By New Times
By Robrt L. Pela
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By Kathleen Vanesian
By Eric Schaefer
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ZakeE's chef-owner Sal Alqardahji is pleased that I'm making a complete pig of myself at lunch. I suppose there aren't that many customers who order two appetizers, three or four entrees, salads and dessert for a noon repast, but my dining companion and I are really hungry, I tell him, not without some embarrassment.
Beyond being a restaurant owner's dream, my eating habits are healthy, he assures me. Lunch should be the main meal of the day. Too many people pack it in at dinner, he explains, then lie around and let the calories turn to mush. If my companion and I want to eat ourselves into a coma, it's better -- even commendable -- that we do it long before bedtime.
Of course, he's assuming that this will be our only meal of the day.
5055 W. Ray Road
Chandler, AZ 85226-6108
Chicken and rice: $8.95
Falafel hummus wrap: $4.00
Lamb shawarma: $6.25
Beef kebab: $4.25
Cheese steak: $6.25
Hours: Lunch and early dinner, Monday though Friday, 11:30 a.m. to 8 p.m.; Saturday, noon to 7 p.m.
This forgiving way of thinking is just one of the reasons I like Alqardahji, who, with his brother, Lawrence, has operated ZakeE for the past year. His personal approach, as much as the quality of his cooking, is likely what's made ZakeE into such a popular neighborhood joint for East Valley folks craving a quick Mediterranean meal. He knows most customers by name, it seems, as well as their favorite foods, where they work, and even their lucky numbers. My guess is if a guest has been in the store even once, he or she is treated like a regular.
A near twin to Sean Connery in appearance and voice, Alqardahji is the tall, goateed man you'll see behind the counter, working the phones, clearing the tables, calling us à la David Letterman's announcer to pick up our meals, and stepping in to help Lawrence chop, grill, wrap and place food on plastic trays. He's the one ringing up our checks, and beaming when our ticket comes up with a "lucky" number ("Oh, you're order number 21, my favorite number. That's good. It means you're going to have a great day."). Another guest receives a register total of $6.66, which Alqardahji promptly re-rings as $6.65.
In a no-frills age of shouting orders into plastic squawk boxes at drive-throughs, and being met with that "God, I wish I was anywhere but here" gaze from surly counter order takers, Alqardahji is a breath of fresh air.
Plunked in the middle of yet another nondescript strip mall on the Chandler/Tempe border, ZakeE doesn't inspire much Middle Eastern charm in its decor. The store is the typical glass-fronted box, starkly dressed with mint-green concrete floors under tan walls sporting an art collection of sphinx, ocean landscape and desert scenery. Drinks are self-serve, and we toss our rubbish when we're done. I'm not expecting dancing girls, but had I walked in without already knowing what type of food to expect, I'd never have guessed I'd be getting good quality falafels, shawarma or dolmas instead of a greasy cheeseburger.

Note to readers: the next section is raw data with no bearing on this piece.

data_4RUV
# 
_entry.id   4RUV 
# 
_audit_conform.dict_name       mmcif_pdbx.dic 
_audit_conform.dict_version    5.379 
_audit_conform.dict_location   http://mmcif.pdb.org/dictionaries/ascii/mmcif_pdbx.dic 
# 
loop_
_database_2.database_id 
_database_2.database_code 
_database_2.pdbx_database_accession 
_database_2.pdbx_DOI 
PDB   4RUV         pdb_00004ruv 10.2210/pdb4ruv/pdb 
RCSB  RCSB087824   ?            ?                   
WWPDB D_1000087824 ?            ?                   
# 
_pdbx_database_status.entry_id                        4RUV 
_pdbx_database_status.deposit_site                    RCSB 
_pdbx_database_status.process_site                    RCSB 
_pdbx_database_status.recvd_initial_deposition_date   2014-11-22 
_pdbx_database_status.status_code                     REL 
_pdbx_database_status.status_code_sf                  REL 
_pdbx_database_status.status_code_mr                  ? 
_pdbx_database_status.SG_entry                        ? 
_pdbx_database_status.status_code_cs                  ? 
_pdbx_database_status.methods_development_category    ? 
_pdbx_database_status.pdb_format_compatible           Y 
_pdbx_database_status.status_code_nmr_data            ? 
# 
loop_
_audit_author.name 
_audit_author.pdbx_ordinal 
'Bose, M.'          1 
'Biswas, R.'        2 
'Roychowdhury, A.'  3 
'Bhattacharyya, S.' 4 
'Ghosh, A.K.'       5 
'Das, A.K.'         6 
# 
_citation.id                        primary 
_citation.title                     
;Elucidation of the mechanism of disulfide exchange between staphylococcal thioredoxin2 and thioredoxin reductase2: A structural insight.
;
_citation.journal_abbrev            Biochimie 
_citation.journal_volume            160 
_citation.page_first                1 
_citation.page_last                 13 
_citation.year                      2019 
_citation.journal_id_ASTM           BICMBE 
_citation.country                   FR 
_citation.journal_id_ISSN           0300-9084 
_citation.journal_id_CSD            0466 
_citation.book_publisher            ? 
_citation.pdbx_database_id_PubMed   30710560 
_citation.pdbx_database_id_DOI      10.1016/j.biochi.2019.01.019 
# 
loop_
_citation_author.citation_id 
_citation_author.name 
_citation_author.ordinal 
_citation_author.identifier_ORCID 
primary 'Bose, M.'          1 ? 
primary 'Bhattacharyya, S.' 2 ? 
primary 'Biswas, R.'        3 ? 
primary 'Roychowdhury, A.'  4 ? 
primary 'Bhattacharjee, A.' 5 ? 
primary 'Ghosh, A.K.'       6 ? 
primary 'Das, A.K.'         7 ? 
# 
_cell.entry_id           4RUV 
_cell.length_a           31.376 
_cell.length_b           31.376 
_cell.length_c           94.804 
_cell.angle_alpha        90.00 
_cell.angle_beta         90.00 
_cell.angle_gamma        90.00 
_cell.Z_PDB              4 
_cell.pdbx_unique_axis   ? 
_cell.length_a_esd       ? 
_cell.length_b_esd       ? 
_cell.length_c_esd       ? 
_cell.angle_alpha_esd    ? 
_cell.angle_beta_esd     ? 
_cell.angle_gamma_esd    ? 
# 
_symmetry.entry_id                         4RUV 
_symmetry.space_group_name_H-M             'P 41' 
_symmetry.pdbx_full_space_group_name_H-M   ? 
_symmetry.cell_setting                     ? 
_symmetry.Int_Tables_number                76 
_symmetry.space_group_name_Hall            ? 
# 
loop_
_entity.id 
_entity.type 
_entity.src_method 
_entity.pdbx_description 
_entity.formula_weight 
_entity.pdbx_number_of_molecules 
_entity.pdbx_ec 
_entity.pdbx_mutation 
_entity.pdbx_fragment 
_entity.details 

ZakeE means "very delicious" in Arabic, Alqardahji tells me. Overall, I've got to agree (certainly the neighborhood's Middle Eastern contingent does; they're out in force every time I visit here). While some of the food here isn't the knock-your-socks-off Middle Eastern fare to be found at our larger Valley restaurants, it is all homemade, and at around six bucks for an entree, it fills my belly just fine.
Pretty much anything in this world containing feta is a winner, and the salty cheese plays a starring role in ZakeE's Greek salad (available with or without marinated chicken). It's a good thing I can't get enough of its pickled flavor, tossed in huge handfuls with the typical blend of crunchy romaine, tomato cucumber, red onion slices and zesty kalamata olives. The "special" dressing served atop is another standout, a simple red wine vinaigrette skyrocketed with obscene amounts of fresh sliced garlic. Eat enough of this potent dressing for a workday lunch, and you'll find out who your real friends are back at the office.
Much less aggressive is the tabbouleh, a pleasant little chop of bulgur (cracked wheat) mixed with chopped tomatoes, green onions, parsley and ground mint. The cold, emerald green dice comes coated in olive oil and lemon juice, to be tucked into accompanying warm pita bread. Tip: Unless you're a huge tabbouleh fan, get the half-order along with another dish for greater variety in flavor.
The Middle East is famous for its soothing dips, and ZakeE serves them with creamy finesse. If baby food were this good, parents wouldn't have to play silly airplane games to get junior to open his hangar. On days I'm too tired to chew, hummus is my best friend, with its compliant mash of garbanzo beans, lemon juice, garlic olive oil and tahini (sesame-seed paste) spread in a pita. And baba ghanouj brings a similar purée, substituting roasted, smoked eggplant for the garbanzo beans. I've had better yogurt cucumber dip, though -- the version served here is too thin and soupy for my taste, with not enough mint to spark the sleepy sauce.
I'm more than thrilled with the consistency of ZakeE's lentil soup. I covet my bowl full (well, Styrofoam container, actually) of split legumes, mashed to a sultry silkiness, served perfectly hot and subtly dusted with cumin. Even my companion, who thinks he dislikes vegetables, is spooning greedily -- finally, he admits, he can understand why many countries around the world substitute lentils for meat. I'm too pleased to see his enjoyment of a new food to explain the reality of the food exchange.